Food You Can Eat: Kentucky Butter Cake

This was cut from the good looking part.

First things first:  I’ll leave it to @Hannibal to tell us how close this is to a real Kentucky Butter Cake (or, if there is even such a thing at all).  Midwestern, mid-century recipes had a tendency to add all sorts of flourishes to their names in order to make them sound more interesting or exotic, when they were really nothing like what they claim to be.  Case in point:  any type of Mexican food recipe.

A caveat before we get started:  I’ve never made a Bundt cake before.  I’ve never had to.  I did commercial and otherwise professional baking, and Bundt cakes were always viewed in my circle as something that was beneath us—something that home bakers did to try and be fancy.  I will say this:  it takes more practice and skill than my former colleagues gave it credit—mostly the actual turning over part.  The making of the batter and baking of the cake is all pretty straightforward.  But if the turning over part isn’t done just right it blows the whole thing.  Fortunately for me I wasn’t making this for the local PTA meeting so it didn’t really matter. 

Here’s what you’ll need:

Cake Batter

3 Cups Flour

2 Cups Sugar

1 tsp. Salt

1 tsp. Baking Powder

½ tsp. Baking Soda

1 Cup Buttermilk

1 Cup Butter, softened

4 Eggs

2 tsp. Vanilla or Rum Flavoring

Butter Sauce

¾ Cup Sugar

⅓ Cup Butter

3 Tbsp. Water

1-2 tsp. Vanilla or Rum Flavoring

To make the cake, in a large bowl, sift together flour, salt, baking powder and baking soda.  In a separate bowl, cream together butter and sugar, adding sugar in a steady stream.  Add eggs, one at a time, then buttermilk and flavoring, and beat until fluffy. 

Don’t worry about the curdling effect. It will smooth out when you add the dry ingredients.

Add dry ingredients to wet ingredients.  When combined, beat for an additional 3 minutes at medium speed. 

See, I told you it would smooth out. Why do you doubt my wisdom?

To prepare your Bundt pan, use baker’s spray (not just any old cooking spray because baker’s spray has flour in it, which saves you a step) and coat the inside of the pan.  Pour the batter into the Bundt pan and spread it evenly. 

I borrowed this from my neighbor. It’s silicone. I’ve never used something like this before. It doesn’t matter.

Bake in a 325-degree oven for 60-75 minutes.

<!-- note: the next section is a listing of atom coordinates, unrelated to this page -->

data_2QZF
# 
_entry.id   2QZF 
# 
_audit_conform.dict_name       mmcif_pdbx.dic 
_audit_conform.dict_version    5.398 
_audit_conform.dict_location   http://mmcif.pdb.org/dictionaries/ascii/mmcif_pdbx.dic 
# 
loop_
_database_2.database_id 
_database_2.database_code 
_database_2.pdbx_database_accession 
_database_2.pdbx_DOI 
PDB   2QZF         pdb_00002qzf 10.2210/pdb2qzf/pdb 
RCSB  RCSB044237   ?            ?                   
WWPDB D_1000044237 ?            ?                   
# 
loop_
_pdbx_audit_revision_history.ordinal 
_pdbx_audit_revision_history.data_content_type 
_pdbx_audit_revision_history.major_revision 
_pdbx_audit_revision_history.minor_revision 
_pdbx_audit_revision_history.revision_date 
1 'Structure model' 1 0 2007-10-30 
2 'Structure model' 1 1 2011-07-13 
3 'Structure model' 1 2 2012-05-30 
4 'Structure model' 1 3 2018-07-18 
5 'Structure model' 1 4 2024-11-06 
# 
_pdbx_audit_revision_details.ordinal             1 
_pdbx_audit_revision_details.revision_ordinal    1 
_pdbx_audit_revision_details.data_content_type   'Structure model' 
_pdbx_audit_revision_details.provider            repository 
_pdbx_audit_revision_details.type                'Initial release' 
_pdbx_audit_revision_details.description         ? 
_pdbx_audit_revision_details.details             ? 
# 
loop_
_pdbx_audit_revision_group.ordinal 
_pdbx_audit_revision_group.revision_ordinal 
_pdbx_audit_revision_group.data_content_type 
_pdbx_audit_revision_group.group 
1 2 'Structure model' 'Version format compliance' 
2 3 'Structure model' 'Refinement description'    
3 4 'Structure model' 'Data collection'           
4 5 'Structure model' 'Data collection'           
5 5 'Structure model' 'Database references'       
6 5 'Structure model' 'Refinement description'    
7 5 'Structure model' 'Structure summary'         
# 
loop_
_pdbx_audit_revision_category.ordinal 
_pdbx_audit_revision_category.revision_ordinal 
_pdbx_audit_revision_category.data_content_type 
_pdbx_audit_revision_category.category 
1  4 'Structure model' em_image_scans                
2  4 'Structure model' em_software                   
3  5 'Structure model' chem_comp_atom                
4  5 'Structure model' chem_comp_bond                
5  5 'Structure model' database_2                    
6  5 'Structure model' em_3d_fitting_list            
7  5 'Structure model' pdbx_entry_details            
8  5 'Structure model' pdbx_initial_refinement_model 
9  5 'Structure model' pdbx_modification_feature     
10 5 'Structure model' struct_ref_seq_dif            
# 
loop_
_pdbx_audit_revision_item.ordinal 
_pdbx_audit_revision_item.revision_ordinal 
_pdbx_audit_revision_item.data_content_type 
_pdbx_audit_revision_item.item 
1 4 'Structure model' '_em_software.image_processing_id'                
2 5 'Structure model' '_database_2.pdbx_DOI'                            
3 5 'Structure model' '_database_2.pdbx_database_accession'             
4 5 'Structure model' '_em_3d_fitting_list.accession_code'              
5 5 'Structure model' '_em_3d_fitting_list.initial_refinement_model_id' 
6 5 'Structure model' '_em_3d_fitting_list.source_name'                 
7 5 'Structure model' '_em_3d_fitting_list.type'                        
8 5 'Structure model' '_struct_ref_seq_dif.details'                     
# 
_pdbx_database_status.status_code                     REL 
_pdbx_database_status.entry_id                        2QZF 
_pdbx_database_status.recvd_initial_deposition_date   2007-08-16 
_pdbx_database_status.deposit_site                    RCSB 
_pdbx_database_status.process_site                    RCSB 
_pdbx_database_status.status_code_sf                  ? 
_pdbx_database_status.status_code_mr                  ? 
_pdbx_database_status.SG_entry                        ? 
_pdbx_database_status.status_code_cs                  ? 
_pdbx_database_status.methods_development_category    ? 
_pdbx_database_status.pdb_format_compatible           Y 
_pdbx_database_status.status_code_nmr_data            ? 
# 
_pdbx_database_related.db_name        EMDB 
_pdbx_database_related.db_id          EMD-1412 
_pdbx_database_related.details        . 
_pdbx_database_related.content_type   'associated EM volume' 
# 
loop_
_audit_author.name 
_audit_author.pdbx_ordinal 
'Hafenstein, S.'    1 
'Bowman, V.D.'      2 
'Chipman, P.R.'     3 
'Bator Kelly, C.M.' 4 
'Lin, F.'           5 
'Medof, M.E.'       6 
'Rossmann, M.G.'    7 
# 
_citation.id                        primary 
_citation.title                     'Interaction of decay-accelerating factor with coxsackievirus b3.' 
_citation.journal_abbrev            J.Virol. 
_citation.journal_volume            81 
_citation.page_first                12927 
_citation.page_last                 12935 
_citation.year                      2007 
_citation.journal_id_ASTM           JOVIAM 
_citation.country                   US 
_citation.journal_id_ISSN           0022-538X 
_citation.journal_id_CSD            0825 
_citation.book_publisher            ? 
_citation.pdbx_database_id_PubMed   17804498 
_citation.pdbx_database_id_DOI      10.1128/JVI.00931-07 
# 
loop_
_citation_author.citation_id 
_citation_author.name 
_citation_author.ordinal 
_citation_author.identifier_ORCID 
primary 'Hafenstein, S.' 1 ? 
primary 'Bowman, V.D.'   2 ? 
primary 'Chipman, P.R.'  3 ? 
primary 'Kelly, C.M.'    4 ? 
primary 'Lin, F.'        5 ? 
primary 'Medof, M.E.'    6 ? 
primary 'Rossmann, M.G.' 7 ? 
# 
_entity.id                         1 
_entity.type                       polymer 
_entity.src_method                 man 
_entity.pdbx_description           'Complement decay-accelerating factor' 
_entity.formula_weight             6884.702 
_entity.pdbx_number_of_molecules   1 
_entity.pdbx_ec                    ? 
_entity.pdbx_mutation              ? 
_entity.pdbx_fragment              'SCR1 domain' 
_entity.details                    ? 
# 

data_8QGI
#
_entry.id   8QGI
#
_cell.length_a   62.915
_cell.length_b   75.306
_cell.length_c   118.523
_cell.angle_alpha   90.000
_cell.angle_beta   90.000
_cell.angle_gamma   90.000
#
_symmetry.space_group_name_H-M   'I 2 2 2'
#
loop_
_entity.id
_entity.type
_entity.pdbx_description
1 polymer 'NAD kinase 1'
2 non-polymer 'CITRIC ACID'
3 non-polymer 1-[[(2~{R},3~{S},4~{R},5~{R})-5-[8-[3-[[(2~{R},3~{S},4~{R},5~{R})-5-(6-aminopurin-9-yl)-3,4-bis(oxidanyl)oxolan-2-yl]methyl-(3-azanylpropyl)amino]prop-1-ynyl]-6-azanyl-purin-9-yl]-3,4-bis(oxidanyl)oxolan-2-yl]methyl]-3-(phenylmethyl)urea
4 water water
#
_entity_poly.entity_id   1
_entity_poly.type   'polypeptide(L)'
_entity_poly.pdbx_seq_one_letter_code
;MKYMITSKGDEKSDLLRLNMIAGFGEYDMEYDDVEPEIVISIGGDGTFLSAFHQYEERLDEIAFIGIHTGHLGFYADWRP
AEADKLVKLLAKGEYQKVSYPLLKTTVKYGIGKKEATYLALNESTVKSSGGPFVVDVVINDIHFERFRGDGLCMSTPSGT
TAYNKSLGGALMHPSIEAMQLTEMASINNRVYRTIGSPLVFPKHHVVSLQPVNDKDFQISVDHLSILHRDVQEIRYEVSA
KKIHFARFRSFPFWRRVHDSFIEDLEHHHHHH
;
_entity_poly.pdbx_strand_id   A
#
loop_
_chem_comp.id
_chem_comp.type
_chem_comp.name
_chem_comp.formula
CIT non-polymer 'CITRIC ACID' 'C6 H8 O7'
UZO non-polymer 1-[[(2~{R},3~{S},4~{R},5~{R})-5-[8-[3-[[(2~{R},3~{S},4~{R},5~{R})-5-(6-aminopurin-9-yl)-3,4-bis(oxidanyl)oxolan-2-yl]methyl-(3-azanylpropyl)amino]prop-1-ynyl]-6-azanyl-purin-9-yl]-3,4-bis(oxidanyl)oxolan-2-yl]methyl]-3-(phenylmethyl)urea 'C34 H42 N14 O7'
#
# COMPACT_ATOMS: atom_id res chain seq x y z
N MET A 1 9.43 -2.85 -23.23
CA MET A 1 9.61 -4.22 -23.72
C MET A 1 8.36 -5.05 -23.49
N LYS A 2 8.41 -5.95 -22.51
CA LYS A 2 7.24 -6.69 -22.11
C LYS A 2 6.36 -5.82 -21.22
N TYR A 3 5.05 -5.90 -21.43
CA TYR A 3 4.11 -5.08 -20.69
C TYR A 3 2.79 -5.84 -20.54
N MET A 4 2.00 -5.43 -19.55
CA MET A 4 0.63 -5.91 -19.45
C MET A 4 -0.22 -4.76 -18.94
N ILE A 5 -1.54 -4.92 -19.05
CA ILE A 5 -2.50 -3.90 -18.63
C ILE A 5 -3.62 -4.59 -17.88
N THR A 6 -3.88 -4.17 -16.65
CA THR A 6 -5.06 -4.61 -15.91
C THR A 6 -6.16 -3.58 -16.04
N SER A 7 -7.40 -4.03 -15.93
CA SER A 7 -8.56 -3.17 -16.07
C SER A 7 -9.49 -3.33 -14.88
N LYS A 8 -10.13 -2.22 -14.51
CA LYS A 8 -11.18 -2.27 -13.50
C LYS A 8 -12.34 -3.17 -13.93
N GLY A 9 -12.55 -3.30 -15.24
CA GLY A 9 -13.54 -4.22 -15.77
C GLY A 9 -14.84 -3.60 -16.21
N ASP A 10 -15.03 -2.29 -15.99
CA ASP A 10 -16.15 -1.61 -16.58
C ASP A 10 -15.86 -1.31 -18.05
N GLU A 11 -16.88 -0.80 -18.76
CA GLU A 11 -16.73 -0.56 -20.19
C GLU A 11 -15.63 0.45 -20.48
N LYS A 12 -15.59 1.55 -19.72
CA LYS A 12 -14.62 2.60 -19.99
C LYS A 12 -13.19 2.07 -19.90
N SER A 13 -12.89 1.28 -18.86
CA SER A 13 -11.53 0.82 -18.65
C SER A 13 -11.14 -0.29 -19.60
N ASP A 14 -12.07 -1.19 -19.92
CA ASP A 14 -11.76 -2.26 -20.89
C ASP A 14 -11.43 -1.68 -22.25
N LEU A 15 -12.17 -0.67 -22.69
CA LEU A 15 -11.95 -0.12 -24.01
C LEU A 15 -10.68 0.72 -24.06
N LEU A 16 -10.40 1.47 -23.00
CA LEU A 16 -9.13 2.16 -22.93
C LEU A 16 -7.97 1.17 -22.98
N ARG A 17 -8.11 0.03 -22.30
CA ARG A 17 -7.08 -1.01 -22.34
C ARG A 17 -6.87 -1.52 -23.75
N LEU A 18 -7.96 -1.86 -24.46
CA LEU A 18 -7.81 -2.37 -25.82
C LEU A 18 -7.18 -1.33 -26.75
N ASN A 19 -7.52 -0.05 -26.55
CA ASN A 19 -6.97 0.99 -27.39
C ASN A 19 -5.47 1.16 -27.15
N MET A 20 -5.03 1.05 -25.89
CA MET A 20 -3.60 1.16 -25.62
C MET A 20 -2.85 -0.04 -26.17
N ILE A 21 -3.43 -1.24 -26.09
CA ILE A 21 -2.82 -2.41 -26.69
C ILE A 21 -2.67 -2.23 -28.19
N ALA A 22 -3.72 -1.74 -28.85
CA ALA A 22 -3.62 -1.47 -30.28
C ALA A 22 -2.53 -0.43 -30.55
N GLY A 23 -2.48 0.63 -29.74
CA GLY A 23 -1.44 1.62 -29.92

This took the full 75 minutes.

To make the butter sauce, in a saucepan, heat sugar, water and butter until butter melts.  Remove from heat.  Add flavoring.  I used the vanilla because that last thing the planet needs is me reacting to anything that tastes like booze.

When cake is fully baked, remove from oven.  You’ll notice that it has developed a dome.  Using a serrated knife, slice the dome off by laying the knife down on the edge of the  Bundt pan to use as a leveling guide.

Yes, I did eat the bottom of the cake while it was still warm. It was (burp) delicious.

Pour ¾ cup of hot butter sauce over the cake.  Cool in pan for five minutes. 

The directions say wait 5 minutes, but I’d probably give it 10 next time to let the sauce soak into the cake further.

Turn over onto a plate.

Shut up.

Spoon or carefully brush remaining sauce over cake.

Allow to cool completely, then serve at room temperature.  Be sure to keep your ears open for any disparaging remarks.

About butcherbakertoiletrymaker 568 Articles
When you can walk its length, and leave no trace, you will have learned.


  1. That’s an interesting pattern on the bottom of the bundt pan and only adds to the appeal! Mine are smooth except for the scalloped one, which sometimes does weird things and is a pain to clean, so it is neglected but not unloved. 

    Maybe this is called a Kentucky Butter Cake because instead of the rum flavoring, as suggested here, you traditionally use bourbon, which they give the impression seems to run like tapwater in the Bluegrass State? I don’t know this first-hand, I’ve never been to Kentucky, for the record.

  2. Adding liquid after baking is such a Bundt cake thing (yours looks quite good, btw.) I have recipes for lemon and cider cakes that also use the “ice pick” method. 

  3. Kentucky Butter Cake is indeed a thing. But I’ve never had it. I’ve seen it in stores and bakeries, and  I love cake but don’t allow myself to eat it very often. I want to try this but considering the way I’ve been eating on vacation it’s going to have to wait until I get back into my healthy eating routine. 

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